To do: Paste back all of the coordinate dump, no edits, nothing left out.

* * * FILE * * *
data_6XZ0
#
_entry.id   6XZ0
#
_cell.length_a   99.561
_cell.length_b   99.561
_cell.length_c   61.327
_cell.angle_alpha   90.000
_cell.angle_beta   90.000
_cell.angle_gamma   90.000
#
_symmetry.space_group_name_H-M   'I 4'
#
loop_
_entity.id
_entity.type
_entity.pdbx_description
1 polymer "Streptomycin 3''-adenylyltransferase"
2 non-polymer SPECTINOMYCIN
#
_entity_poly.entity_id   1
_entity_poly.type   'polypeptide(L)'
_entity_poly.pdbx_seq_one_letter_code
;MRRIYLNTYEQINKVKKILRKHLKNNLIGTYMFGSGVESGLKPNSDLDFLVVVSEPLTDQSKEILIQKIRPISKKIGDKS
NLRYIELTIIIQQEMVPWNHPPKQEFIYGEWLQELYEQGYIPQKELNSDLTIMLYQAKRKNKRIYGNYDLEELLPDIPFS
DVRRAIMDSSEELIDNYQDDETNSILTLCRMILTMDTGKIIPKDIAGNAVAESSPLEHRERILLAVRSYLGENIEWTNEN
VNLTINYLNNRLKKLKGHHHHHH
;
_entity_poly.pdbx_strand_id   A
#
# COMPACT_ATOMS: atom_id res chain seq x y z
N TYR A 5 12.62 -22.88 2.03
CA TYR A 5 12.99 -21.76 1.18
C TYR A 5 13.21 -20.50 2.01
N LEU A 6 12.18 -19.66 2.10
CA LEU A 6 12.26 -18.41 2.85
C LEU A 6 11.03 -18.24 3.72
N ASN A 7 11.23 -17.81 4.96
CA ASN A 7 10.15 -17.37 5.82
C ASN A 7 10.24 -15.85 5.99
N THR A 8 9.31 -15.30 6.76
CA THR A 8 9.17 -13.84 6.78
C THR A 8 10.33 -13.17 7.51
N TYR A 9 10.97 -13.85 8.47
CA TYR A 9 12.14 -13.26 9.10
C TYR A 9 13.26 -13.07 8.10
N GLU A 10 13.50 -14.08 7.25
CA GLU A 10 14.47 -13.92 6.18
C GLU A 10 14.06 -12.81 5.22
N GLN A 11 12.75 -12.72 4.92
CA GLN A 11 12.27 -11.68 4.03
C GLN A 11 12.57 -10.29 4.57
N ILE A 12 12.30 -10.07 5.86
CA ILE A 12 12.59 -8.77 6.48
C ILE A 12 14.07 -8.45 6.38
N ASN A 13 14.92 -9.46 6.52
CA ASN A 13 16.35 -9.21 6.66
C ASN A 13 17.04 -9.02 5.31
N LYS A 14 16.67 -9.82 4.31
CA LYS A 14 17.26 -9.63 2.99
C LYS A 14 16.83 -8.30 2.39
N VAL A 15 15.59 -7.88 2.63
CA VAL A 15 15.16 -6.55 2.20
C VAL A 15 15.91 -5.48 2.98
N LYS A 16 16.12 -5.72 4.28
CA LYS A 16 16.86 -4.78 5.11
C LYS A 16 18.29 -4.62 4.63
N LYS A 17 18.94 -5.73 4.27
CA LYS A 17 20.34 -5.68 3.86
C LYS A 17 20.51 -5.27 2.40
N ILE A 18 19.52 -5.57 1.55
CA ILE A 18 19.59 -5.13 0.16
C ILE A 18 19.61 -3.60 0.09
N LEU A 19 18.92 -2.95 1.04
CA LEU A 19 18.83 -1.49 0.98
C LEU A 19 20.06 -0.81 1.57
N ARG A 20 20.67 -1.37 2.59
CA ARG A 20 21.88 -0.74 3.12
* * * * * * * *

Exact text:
data_6XZ0
#
_entry.id   6XZ0
#
_cell.length_a   99.561
_cell.length_b   99.561
_cell.length_c   61.327
_cell.angle_alpha   90.000
_cell.angle_beta   90.000
_cell.angle_gamma   90.000
#
_symmetry.space_group_name_H-M   'I 4'
#
loop_
_entity.id
_entity.type
_entity.pdbx_description
1 polymer "Streptomycin 3''-adenylyltransferase"
2 non-polymer SPECTINOMYCIN
#
_entity_poly.entity_id   1
_entity_poly.type   'polypeptide(L)'
_entity_poly.pdbx_seq_one_letter_code
;MRRIYLNTYEQINKVKKILRKHLKNNLIGTYMFGSGVESGLKPNSDLDFLVVVSEPLTDQSKEILIQKIRPISKKIGDKS
NLRYIELTIIIQQEMVPWNHPPKQEFIYGEWLQELYEQGYIPQKELNSDLTIMLYQAKRKNKRIYGNYDLEELLPDIPFS
DVRRAIMDSSEELIDNYQDDETNSILTLCRMILTMDTGKIIPKDIAGNAVAESSPLEHRERILLAVRSYLGENIEWTNEN
VNLTINYLNNRLKKLKGHHHHHH
;
_entity_poly.pdbx_strand_id   A
#
# COMPACT_ATOMS: atom_id res chain seq x y z
N TYR A 5 12.62 -22.88 2.03
CA TYR A 5 12.99 -21.76 1.18
C TYR A 5 13.21 -20.50 2.01
N LEU A 6 12.18 -19.66 2.10
CA LEU A 6 12.26 -18.41 2.85
C LEU A 6 11.03 -18.24 3.72
N ASN A 7 11.23 -17.81 4.96
CA ASN A 7 10.15 -17.37 5.82
C ASN A 7 10.24 -15.85 5.99
N THR A 8 9.31 -15.30 6.76
CA THR A 8 9.17 -13.84 6.78
C THR A 8 10.33 -13.17 7.51
N TYR A 9 10.97 -13.85 8.47
CA TYR A 9 12.14 -13.26 9.10
C TYR A 9 13.26 -13.07 8.10
N GLU A 10 13.50 -14.08 7.25
CA GLU A 10 14.47 -13.92 6.18
C GLU A 10 14.06 -12.81 5.22
N GLN A 11 12.75 -12.72 4.92
CA GLN A 11 12.27 -11.68 4.03
C GLN A 11 12.57 -10.29 4.57
N ILE A 12 12.30 -10.07 5.86
CA ILE A 12 12.59 -8.77 6.48
C ILE A 12 14.07 -8.45 6.38
N ASN A 13 14.92 -9.46 6.52
CA ASN A 13 16.35 -9.21 6.66
C ASN A 13 17.04 -9.02 5.31
N LYS A 14 16.67 -9.82 4.31
CA LYS A 14 17.26 -9.63 2.99
C LYS A 14 16.83 -8.30 2.39
N VAL A 15 15.59 -7.88 2.63
CA VAL A 15 15.16 -6.55 2.20
C VAL A 15 15.91 -5.48 2.98
N LYS A 16 16.12 -5.72 4.28
CA LYS A 16 16.86 -4.78 5.11
C LYS A 16 18.29 -4.62 4.63
N LYS A 17 18.94 -5.73 4.27
CA LYS A 17 20.34 -5.68 3.86
C LYS A 17 20.51 -5.27 2.40
N ILE A 18 19.52 -5.57 1.55
CA ILE A 18 19.59 -5.13 0.16
C ILE A 18 19.61 -3.60 0.09
N LEU A 19 18.92 -2.95 1.04
CA LEU A 19 18.83 -1.49 0.98
C LEU A 19 20.06 -0.81 1.57
N ARG A 20 20.67 -1.37 2.59
CA ARG A 20 21.88 -0.74 3.12